I remember my mom reading with my sister and I every night. Our favourite book was “The Big Book of Stories” and we read a different story each night. My favourite was about animals joining the circus. Our imaginations ran wild with the images of puppies swinging on a trapeze, chimpanzees flying up and down on a trampoline, and piggies walking on a tightrope. So of course I wanted to share books with my daughter when she was born, and I was lucky enough to inherit a whole collection from my sister whose children were older. We had so much fun and the tradition with my daughter lasted for many years.
Eventually I had to part with some books and offered the best of them to a neighbour with a toddler. I was so shocked when she refused them, saying “no thanks, he doesn’t like books”! My mind was racing with thoughts like “what, he doesn’t want to fly a spaceship or go on a jungle adventure?” I felt bad that the boy was missing out on the experience of cuddling with a parent and sharing a book, or the fun of acting out the story of a trip down a crocodile infested river on couch cushions, with wooden spoons for paddles/weapons. But I didn’t say anything. I just wondered if it was the parent more than the child who didn’t like books.
After many years, I did learn that my neighbour had difficulty reading. Teachers hadn’t had the extra time to spend with her and she was embarrassed to keep asking. It still happens. I wonder if her son is sharing books and creating memories with his children?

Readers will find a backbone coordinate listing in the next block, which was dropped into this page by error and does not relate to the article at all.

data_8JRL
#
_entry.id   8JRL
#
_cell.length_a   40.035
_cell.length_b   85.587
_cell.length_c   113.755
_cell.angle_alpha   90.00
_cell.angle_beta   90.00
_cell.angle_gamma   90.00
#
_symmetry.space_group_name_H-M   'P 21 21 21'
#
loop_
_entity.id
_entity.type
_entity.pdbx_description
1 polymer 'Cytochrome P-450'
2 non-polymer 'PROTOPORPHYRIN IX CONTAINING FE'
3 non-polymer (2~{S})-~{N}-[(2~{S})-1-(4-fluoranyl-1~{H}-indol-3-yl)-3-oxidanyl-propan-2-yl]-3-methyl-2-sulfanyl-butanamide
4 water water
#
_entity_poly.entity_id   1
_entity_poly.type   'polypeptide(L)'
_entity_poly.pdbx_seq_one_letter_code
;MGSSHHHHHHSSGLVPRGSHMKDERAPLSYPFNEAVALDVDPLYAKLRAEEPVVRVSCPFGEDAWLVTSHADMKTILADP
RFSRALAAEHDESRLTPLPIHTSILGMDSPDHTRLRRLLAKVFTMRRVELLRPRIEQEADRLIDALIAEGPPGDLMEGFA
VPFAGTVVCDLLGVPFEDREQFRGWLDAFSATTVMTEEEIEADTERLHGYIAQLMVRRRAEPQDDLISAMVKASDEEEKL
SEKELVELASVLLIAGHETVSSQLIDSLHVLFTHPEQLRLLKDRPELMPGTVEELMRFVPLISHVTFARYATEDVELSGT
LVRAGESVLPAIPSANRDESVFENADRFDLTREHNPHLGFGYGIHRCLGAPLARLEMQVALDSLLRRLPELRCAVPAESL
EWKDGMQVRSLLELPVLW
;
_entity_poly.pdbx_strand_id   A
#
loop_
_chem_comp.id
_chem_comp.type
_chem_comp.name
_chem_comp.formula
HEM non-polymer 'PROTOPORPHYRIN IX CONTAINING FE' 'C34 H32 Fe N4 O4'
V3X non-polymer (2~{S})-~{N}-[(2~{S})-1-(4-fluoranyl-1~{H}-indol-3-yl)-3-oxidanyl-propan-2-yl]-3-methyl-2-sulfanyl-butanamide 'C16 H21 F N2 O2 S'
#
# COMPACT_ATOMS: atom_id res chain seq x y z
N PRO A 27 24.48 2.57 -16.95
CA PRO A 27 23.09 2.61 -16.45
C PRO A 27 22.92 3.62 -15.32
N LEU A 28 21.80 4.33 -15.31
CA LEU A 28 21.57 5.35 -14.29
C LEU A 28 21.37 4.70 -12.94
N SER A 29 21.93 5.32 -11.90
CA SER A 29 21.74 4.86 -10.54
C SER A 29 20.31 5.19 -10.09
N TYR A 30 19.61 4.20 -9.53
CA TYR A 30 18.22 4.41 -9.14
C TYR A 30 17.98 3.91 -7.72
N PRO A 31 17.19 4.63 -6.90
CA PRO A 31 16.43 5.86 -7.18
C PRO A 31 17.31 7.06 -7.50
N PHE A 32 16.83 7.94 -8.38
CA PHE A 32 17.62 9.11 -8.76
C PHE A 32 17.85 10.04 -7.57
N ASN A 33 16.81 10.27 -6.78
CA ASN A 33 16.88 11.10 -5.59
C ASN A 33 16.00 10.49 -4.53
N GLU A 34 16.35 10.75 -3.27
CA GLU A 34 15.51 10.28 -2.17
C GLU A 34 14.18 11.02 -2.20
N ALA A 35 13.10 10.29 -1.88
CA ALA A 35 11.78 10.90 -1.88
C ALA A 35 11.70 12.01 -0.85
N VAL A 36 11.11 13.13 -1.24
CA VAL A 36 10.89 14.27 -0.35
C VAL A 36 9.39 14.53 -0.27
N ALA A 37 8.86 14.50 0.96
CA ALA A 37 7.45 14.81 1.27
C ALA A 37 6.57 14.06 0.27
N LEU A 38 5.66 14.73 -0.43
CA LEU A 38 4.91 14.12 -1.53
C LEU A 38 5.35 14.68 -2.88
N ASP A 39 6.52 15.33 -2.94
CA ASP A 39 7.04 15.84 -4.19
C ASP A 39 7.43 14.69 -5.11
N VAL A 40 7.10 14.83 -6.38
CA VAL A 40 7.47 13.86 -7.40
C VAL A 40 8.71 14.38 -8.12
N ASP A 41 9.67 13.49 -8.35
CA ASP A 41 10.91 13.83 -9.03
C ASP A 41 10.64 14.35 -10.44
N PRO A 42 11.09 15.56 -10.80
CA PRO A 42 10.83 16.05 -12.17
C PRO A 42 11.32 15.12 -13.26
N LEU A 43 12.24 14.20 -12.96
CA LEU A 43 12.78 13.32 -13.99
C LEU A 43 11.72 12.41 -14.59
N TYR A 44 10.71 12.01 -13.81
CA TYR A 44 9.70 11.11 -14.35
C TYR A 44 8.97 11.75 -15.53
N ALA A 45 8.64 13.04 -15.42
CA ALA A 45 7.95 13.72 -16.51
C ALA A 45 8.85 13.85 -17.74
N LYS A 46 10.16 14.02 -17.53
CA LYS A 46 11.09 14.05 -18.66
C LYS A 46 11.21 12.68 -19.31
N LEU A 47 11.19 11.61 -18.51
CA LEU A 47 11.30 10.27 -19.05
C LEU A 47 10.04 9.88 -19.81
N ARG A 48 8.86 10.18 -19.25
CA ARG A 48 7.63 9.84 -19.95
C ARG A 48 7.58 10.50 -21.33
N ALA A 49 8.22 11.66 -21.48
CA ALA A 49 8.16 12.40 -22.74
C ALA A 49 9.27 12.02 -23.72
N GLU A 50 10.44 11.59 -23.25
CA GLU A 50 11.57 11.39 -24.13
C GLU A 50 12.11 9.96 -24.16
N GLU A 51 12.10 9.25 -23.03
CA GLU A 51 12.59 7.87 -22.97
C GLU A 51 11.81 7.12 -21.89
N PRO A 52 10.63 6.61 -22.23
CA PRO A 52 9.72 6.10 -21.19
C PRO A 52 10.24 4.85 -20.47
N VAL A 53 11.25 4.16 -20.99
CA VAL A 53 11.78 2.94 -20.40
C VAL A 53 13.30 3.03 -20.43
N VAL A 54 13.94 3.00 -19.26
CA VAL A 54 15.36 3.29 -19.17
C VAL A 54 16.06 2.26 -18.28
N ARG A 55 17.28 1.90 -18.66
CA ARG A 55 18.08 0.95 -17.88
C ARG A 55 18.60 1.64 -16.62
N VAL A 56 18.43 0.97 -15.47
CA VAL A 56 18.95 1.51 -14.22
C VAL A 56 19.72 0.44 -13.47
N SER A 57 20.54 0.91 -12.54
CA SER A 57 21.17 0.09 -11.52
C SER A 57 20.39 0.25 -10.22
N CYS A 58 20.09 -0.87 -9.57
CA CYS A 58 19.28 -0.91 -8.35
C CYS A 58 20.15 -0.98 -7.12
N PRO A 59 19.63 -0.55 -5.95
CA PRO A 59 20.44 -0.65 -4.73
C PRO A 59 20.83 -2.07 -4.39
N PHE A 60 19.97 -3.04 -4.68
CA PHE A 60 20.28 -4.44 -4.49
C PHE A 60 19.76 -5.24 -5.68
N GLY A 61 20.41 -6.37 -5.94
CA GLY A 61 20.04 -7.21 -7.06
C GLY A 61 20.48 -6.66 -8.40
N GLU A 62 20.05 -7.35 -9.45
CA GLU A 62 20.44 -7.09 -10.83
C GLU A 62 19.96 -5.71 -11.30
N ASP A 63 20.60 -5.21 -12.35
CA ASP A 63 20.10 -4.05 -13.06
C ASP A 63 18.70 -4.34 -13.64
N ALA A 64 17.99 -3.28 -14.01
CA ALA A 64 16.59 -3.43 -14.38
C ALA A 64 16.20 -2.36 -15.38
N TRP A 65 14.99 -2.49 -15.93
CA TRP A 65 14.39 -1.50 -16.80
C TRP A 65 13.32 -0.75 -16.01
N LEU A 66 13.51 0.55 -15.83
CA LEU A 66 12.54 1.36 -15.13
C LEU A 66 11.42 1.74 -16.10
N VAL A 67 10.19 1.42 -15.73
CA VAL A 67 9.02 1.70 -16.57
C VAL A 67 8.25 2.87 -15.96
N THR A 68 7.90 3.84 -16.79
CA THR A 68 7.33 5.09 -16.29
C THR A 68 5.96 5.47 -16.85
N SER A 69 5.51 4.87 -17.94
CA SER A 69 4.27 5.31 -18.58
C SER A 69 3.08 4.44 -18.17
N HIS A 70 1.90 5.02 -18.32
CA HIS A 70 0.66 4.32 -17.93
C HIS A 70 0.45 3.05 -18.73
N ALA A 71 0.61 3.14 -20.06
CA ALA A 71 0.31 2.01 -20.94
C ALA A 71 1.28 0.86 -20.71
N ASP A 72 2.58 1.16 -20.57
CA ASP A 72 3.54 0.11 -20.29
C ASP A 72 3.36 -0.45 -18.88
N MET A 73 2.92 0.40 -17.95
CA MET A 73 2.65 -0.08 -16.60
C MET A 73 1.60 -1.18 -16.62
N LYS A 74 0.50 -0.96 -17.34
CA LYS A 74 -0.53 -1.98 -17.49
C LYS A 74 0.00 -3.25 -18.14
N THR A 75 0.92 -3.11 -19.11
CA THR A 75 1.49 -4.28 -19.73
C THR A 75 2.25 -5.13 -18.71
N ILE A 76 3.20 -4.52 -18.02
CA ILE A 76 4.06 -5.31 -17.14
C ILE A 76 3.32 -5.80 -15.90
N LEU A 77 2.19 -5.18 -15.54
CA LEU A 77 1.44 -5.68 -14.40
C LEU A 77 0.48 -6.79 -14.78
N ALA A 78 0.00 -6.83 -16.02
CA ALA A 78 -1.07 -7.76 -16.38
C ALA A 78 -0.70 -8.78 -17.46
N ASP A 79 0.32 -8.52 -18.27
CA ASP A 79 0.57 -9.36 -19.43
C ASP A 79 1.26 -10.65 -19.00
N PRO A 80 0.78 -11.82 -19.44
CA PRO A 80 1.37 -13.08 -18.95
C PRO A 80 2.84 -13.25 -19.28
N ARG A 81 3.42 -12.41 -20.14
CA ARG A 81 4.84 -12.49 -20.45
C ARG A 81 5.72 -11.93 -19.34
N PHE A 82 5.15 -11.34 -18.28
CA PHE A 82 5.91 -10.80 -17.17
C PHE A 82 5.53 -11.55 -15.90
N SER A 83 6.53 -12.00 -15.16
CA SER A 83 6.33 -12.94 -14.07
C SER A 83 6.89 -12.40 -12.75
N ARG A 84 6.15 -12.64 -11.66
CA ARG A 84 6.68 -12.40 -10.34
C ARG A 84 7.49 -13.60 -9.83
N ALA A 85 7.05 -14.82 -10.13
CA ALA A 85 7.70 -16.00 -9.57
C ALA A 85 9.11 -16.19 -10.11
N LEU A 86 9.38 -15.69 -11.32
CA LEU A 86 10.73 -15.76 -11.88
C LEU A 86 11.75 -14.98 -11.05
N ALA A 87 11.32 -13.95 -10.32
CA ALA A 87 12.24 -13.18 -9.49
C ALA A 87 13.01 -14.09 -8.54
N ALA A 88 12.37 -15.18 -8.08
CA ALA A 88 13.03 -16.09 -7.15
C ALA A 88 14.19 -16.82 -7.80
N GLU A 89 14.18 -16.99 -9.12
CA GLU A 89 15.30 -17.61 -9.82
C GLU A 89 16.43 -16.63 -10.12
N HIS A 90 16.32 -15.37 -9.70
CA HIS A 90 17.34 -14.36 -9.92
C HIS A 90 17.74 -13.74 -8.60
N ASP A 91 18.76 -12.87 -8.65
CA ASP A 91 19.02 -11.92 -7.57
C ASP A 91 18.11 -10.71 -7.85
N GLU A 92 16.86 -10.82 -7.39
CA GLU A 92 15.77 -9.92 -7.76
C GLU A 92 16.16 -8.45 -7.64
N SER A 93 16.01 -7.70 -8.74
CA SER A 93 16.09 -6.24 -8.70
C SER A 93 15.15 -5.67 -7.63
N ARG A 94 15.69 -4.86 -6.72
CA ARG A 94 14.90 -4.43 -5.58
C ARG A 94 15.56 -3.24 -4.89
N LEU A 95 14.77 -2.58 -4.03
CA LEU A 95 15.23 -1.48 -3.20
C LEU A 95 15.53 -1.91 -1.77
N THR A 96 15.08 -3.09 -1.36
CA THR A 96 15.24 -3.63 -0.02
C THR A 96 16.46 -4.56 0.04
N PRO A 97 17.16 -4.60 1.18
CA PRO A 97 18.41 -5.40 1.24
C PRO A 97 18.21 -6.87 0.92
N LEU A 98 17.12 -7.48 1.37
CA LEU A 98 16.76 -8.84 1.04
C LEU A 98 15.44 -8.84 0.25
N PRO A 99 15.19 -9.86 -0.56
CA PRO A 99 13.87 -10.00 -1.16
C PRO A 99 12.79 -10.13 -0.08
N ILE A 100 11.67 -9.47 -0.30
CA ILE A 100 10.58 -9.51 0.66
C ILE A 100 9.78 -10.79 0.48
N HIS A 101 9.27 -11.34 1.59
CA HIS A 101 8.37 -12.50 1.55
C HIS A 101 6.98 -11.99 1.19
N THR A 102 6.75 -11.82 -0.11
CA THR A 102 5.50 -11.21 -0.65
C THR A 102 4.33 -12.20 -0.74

Winter holidays provide an excellent opportunity for families and friends to spend time together. There are many fun learning activities that families can do.
Literacy is one of the greatest gifts that adults can share and benefit from with their families.
Try the following activities to encourage family literacy over the holidays:
- Make a list, check it twice: As a family, write out lists together – wish lists to Santa, shopping lists, or even New Year’s resolutions!
- Watch a book: Many classic holiday stories have been adapted for the big screen. Read these stories with your kids first, then watch the movie; Rudolph the Red Nosed Reindeer and The Grinch Who Stole Christmas are classic favourites.
- Signed, sealed, delivered: Do you have a stack of holiday cards that need to be prepared? Ask your family to help you write out greetings and addresses, or stamp envelopes.
- How many shopping days left? When shopping for gifts or holiday party supplies, ask your kids to count out the change required to make your purchase. You can practice numeracy skills by keeping track of spending before you reach the cash register.
- Dear Grandma: The holidays are a great time to write a letter or email to a loved one. Have everyone in your family contribute at least one paragraph on what they have accomplished over the last year.
- Holiday scavenger hunt: Create a list of holiday and winter-related items around your home. Give the list to your family and have them find all the items on the list.
- Jack Frost nipping at your nose: On cold winter days, snuggle by the fire with a good holiday book and a cup of hot chocolate. Don’t forget the marshmallows!
- Make reading a key ingredient: Following a recipe is a great way to practice reading, comprehension and math skills. By baking holiday cookies or cakes, you can get the whole family involved.
- Sing Christmas carols: Get together with your neighbours and go door-to-door singing carols. Singing encourages learning patterns of words, rhymes and rhythms, and is strongly connected to language skills.
- Play for Literacy! Put on your pajamas and have a family game night. Each family member chooses a game, such as a board game or card game, then have fun playing all night long!